A book talk with Steven Pinker, Johnstone Family Professor of Psychology at Harvard University and one of the world's leading authorities on language and the mind.
Pinker is an experimental cognitive psychologist and a popular writer on language, mind, and human nature. Pinker’s research on vision, language, and social relations has won prizes from the National Academy of Sciences, the Royal Institution of Great Britain, the Cognitive Neuroscience Society, the American Psychological Association, and the Association for Psychological Science. He has also received eight honorary doctorates, several teaching awards at MIT and Harvard, and numerous prizes for his books The Language Instinct, How the Mind Works, The Blank Slate, The Better Angels of Our Nature, and The Sense of Style. He is Chair of the Usage Panel of the American Heritage Dictionary, and often writes for The New York Times, Time, and other publications. He has been named Humanist of the Year, Foreign Policy’s “100 Global Thinkers,” and Time magazine’s “100 Most Influential People in the World Today.”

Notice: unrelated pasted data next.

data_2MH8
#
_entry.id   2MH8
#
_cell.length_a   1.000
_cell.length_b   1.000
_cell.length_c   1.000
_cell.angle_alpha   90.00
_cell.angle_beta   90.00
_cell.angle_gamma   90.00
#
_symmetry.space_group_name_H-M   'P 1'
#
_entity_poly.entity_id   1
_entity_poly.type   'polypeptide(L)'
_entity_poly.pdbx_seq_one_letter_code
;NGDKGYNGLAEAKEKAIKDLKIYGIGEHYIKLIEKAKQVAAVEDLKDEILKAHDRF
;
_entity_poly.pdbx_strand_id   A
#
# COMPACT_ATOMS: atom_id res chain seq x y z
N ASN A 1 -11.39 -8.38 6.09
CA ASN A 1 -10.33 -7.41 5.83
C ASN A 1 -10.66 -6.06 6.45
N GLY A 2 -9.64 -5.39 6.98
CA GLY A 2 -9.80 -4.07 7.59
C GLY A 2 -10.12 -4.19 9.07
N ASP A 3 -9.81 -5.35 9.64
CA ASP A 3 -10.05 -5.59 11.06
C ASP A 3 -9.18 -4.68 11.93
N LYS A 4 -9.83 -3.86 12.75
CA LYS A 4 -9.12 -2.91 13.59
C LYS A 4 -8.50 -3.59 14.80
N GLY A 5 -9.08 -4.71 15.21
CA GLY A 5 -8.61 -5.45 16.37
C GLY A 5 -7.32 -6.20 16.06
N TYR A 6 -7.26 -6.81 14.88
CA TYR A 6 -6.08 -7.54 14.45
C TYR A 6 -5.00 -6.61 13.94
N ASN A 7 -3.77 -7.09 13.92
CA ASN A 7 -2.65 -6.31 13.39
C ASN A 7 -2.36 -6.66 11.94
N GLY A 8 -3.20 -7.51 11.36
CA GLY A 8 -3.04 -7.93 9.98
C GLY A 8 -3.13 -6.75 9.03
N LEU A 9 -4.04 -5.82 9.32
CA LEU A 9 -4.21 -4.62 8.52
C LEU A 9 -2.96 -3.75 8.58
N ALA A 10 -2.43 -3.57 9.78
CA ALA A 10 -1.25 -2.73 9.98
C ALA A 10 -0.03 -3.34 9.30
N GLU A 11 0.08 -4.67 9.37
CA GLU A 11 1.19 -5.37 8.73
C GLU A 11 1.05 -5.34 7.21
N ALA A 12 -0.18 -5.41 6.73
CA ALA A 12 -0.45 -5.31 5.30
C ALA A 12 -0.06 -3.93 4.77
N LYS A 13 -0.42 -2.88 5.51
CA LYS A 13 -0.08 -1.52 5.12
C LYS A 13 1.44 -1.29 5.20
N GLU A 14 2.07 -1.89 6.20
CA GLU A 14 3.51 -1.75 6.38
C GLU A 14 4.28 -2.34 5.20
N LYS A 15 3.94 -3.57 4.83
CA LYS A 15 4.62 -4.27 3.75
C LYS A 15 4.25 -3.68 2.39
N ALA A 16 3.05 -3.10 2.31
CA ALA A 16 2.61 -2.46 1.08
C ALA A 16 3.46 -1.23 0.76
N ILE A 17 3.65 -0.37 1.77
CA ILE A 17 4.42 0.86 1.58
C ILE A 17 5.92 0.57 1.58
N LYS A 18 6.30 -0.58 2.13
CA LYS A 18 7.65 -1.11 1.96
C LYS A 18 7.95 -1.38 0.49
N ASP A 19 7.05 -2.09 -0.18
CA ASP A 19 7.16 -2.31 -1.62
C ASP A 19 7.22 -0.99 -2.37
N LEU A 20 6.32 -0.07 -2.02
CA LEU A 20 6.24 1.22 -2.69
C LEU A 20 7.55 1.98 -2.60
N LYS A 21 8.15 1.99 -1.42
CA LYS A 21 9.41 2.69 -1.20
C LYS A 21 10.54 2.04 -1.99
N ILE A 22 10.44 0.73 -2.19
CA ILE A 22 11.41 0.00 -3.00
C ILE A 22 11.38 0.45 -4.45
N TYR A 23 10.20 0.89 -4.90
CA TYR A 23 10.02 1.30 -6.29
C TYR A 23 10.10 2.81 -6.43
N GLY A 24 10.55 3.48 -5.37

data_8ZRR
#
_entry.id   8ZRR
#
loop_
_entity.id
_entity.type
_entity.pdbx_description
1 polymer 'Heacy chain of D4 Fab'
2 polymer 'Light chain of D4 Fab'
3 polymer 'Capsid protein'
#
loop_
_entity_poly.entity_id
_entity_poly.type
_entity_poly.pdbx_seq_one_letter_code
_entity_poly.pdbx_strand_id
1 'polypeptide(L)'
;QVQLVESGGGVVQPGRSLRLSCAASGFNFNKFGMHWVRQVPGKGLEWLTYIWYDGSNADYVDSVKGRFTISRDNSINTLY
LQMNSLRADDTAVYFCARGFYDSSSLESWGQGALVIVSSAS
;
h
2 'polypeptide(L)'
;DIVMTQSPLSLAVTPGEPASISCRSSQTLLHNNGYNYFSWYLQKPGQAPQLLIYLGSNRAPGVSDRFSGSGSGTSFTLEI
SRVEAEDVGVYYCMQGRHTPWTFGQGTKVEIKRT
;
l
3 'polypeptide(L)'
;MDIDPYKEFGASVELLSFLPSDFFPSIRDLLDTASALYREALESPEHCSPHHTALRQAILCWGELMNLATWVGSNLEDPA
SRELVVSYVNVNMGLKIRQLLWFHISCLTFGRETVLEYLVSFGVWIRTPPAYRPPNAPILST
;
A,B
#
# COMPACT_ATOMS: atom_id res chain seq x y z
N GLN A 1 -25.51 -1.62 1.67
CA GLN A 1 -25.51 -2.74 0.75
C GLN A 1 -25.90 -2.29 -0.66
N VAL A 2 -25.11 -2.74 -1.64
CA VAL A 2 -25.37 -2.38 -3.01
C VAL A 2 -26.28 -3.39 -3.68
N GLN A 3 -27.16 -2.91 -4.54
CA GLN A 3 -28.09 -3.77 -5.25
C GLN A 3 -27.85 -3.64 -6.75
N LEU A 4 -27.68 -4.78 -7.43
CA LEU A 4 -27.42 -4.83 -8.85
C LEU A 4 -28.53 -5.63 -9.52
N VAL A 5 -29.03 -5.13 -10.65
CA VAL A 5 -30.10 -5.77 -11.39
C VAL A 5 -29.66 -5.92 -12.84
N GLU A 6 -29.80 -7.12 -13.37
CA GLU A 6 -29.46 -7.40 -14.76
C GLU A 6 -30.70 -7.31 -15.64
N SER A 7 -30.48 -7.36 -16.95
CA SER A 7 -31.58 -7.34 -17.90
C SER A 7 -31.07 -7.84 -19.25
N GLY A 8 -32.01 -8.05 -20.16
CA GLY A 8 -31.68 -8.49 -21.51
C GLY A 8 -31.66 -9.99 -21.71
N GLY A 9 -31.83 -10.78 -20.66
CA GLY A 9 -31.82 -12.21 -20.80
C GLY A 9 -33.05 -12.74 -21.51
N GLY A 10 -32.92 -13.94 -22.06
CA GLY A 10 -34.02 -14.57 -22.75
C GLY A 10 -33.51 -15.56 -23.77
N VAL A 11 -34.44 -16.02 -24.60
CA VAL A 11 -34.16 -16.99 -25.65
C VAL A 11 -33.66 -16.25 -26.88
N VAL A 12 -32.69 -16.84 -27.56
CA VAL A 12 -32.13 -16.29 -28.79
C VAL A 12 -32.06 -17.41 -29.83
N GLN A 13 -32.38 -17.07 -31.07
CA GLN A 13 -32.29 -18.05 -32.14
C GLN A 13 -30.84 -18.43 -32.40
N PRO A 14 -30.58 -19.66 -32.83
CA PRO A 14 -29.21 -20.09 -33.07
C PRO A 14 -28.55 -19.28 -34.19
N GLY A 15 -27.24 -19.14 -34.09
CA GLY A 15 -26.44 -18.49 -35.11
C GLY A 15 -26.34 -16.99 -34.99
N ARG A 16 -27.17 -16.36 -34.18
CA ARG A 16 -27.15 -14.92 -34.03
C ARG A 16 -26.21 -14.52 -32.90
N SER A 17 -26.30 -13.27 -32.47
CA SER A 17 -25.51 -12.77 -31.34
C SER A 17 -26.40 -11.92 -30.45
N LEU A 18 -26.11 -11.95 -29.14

About the book:
"My new favorite book of all time." --Bill Gates
If you think the world is coming to an end, think again: people are living longer, healthier, freer, and happier lives, and while our problems are formidable, the solutions lie in the Enlightenment ideal of using reason and science.
Is the world really falling apart? Is the ideal of progress obsolete? In this elegant assessment of the human condition in the third millennium, cognitive scientist and public intellectual Steven Pinker urges us to step back from the gory headlines and prophecies of doom, which play to our psychological biases. Instead, follow the data: In seventy-five jaw-dropping graphs, Pinker shows that life, health, prosperity, safety, peace, knowledge, and happiness are on the rise, not just in the West, but worldwide. This progress is not the result of some cosmic force. It is a gift of the Enlightenment: the conviction that reason and science can enhance human flourishing.